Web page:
The German National Tourist Office (GNTO) and Avanti Destinations launched a joint campaign to educate advisors and help you inspire your FIT clients to plan future travel to any of 17 less well-known cities around Germany.

The Historic Highlights campaign consists of a 54-page downloadable e-brochure, “Germany’s Heritage Cities,” and is designed to pass along to clients, as well as educate advisors.

U.S. Travelers Seek One Stop versus Country Hopping
“A recent study by IPK International concludes that American travelers would prefer to travel to one destination, rather than ‘country-hopping’,” said Ricarda Lindner, GNTO’s regional manager for the Americas, in a press statement. “Germany is the logical single destination because we offer so much: picturesque towns, romantic castles and palaces, breathtaking scenery, a commitment to sustainable tourism, and plenty of opportunities for outdoor activities, as well as cultural and gastronomic experiences. You’ll find links on our website to more than 100 virtual tours in all 16 federal states.

“Because of their smaller size, rich cultural background, and ‘off-the-beaten-path’ allure, these 17 Heritage Cities are ideally suited for travel advisors to recommend to their FIT clients planning future vacations,” added Lindner.

“Mass market tourists tend to focus on the biggest, best-known German cities like Berlin, Cologne, and Munich,” said Paul Barry, CEO of Avanti Destinations, in press materials. “These 17 less-touristed gems offer savvy FIT travelers authentic experiences and the opportunity to get more deeply acquainted with this diverse country and its past, as well as the distinctive cuisine, beer and wine of each town and region. Most of these towns are near larger cities and easy to reach by Germany’s reliable rail network or by rental car.  Because of our in-depth destination knowledge, Avanti can help advisors craft unique customized German itineraries to suit each of their FIT clients,” added Barry.

The 17 Heritage Cities
The 17 historic cities are: Aachen, a Roman spa town and imperial city of Charlemagne with one of the oldest cathedrals in northern Europe; Augsburg, a rich Renaissance trading and banking hub; Bonn, founded by the Romans, Beethoven’s birthplace, and the former capital of West Germany; Erfurt, boasting one of Europe’s best-preserved medieval centers and the university where Martin Luther studied; Freiburg on the edge of the Black Forest has a medieval town center and canals; Heidelberg, home to Germany’s oldest university and the ruins of a castle overlooking the Neckar River; Koblenz, is at the confluence of the Rhine and Moselle rivers and the crossroads of conflict from Roman times through the 20th century; Lubeck, once the capital of the powerful Hanseatic League is a UNESCO World Heritage Site thanks to its well-preserved Gothic and Medieval buildings;Munster, home to a Romanesque cathedral, medieval market square from its days as a Hanseatic trading town, and baroque palace; Osnabruck, the only German city within a national park, has brick medieval architecture, as well as early modern buildings; Potsdam, home of Frederick the Great’s answer to Versailles—the Rococo-style Sanssouci Palace—and the site of the 1945 Potsdam Conference, where the Allies decided how to administer Germany at the end WWII; Regensburg, often called “Italy’s northernmost city” for its medieval Old Town with winding narrow streets and tall towers; Rostock, medieval shipbuilding center and colorful port city of the Hanseatic League; Trier, Germany’s oldest city, known as “the second Rome” for its high concentration of Roman ruins, and renowned for its Riesling wines;  Tubingen has half-timbered houses on a cobblestoned town square and a castle museum housing 40,000 year old Ice Age artifacts found locally; Wiesbaden, one of Europe’s oldest spa towns, with mineral springs enjoyed since Roman times; and Wurzburg, first settled in prehistoric times, then by Romans, Celts and Franks, but best known for its UNESCO World Heritage Site, the Wurzburg Residence, an immense baroque/Rococo palace.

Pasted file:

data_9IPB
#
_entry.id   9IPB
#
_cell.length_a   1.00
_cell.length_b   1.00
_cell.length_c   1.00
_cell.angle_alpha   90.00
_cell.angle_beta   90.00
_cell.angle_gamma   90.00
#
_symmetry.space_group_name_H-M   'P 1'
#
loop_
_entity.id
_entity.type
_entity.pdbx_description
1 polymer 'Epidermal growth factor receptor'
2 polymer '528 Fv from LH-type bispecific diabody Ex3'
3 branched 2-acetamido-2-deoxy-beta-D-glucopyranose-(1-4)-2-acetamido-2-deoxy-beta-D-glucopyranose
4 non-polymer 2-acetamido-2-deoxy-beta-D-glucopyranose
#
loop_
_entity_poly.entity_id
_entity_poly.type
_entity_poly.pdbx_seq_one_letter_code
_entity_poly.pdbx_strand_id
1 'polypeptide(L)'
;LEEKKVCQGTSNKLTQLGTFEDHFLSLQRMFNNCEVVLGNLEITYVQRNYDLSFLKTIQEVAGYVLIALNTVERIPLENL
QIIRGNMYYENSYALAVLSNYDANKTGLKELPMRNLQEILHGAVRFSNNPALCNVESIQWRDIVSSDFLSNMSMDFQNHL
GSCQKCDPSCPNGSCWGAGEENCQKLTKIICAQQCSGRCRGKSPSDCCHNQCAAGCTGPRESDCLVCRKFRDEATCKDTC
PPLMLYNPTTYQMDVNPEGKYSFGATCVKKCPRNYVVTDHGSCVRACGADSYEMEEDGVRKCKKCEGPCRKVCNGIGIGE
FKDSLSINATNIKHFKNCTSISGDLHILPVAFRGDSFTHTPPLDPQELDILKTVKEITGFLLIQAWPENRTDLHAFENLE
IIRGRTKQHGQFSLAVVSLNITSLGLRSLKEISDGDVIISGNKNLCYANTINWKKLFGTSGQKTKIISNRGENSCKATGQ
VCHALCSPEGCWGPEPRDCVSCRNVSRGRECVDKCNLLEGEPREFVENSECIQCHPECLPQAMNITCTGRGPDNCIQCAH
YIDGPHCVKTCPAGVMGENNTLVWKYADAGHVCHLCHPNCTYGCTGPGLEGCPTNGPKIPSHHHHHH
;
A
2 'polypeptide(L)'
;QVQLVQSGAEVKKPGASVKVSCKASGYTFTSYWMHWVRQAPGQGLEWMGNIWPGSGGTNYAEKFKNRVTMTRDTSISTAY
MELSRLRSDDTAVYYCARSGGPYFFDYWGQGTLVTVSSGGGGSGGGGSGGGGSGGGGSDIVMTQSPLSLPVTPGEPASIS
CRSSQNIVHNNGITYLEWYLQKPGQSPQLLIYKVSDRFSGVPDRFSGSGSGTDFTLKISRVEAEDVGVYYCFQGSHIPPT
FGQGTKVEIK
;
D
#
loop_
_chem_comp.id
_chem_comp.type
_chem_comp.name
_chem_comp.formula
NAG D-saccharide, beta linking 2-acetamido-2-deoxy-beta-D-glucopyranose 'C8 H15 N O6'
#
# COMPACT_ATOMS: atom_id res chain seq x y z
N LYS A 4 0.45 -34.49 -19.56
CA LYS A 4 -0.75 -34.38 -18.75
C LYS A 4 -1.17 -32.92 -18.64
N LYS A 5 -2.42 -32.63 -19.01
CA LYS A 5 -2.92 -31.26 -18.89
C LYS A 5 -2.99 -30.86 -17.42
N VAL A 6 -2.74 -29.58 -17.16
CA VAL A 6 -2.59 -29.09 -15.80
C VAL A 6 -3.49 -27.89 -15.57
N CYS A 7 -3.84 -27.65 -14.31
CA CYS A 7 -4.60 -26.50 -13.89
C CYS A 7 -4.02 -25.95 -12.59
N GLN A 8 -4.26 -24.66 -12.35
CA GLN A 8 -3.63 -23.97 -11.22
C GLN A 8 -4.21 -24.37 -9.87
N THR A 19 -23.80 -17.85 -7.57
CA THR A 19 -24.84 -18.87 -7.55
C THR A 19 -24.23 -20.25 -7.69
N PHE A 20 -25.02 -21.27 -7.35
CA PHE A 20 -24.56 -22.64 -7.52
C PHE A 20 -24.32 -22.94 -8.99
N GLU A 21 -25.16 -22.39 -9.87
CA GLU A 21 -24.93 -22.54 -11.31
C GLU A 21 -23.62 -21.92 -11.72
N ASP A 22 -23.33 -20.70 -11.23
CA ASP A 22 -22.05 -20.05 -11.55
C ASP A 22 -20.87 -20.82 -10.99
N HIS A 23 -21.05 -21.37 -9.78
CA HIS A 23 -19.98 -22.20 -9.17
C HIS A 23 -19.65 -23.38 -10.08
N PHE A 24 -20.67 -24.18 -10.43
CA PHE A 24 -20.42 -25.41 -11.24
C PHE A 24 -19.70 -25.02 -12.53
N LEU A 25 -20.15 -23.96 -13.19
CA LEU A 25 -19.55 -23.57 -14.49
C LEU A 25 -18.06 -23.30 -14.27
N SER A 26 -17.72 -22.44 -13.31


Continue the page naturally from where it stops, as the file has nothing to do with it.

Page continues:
New Avanti Itinerary and Four New Private Tours
The new e-brochure, which includes a GNTO-prepared video, not only provides descriptions of the historical significance and sights of each city, but also suggests specific hotels, experiences and suggested itineraries offered by Avanti, which can be modified to include the client’s choice of heritage cities.

Five customizable Avanti itineraries, including one that is new, are described in the new e-brochure including the Castle Road, Franconian Favorites, the Romantic Road, Taste of Bavaria and the new Regensburg Regional Highlights, and a four-day/three-night stay with private tour.

There are also four new private tours introduced in the e-brochure. Two new private walking tours are in Regensburg—one emphasizing medieval sights, the other a general history tour with a traditional lunch and beer. And, in Freiburg, Avanti has introduced a private walking tour of a farmer’s market with tastings and a private driving tour of villages in the Black Forest.

Also available are day and evening river cruises on the Rhine and Neckar rivers, private city walking tours and private castle tours—some including beer- or wine-tasting.

As with all Avanti vacations, there are no fees for changes made 15 or more days prior to departure.

Avanti is also offering advisors a $25 pp gift card for each Travel Management Service Fee (deposit) received; for more information, go to avantidestinations.com/landing/marketing/promo/agent_incentive.pdf.

In addition, there will be a webinar on April 29. To register, visit, attendee.gotowebinar.com/register/3608103894213451279.

For more information, visit book.avantidestinations.com.

Don’t miss Avanti’s new campaign with Visit Manchester and Switzerland’s, too.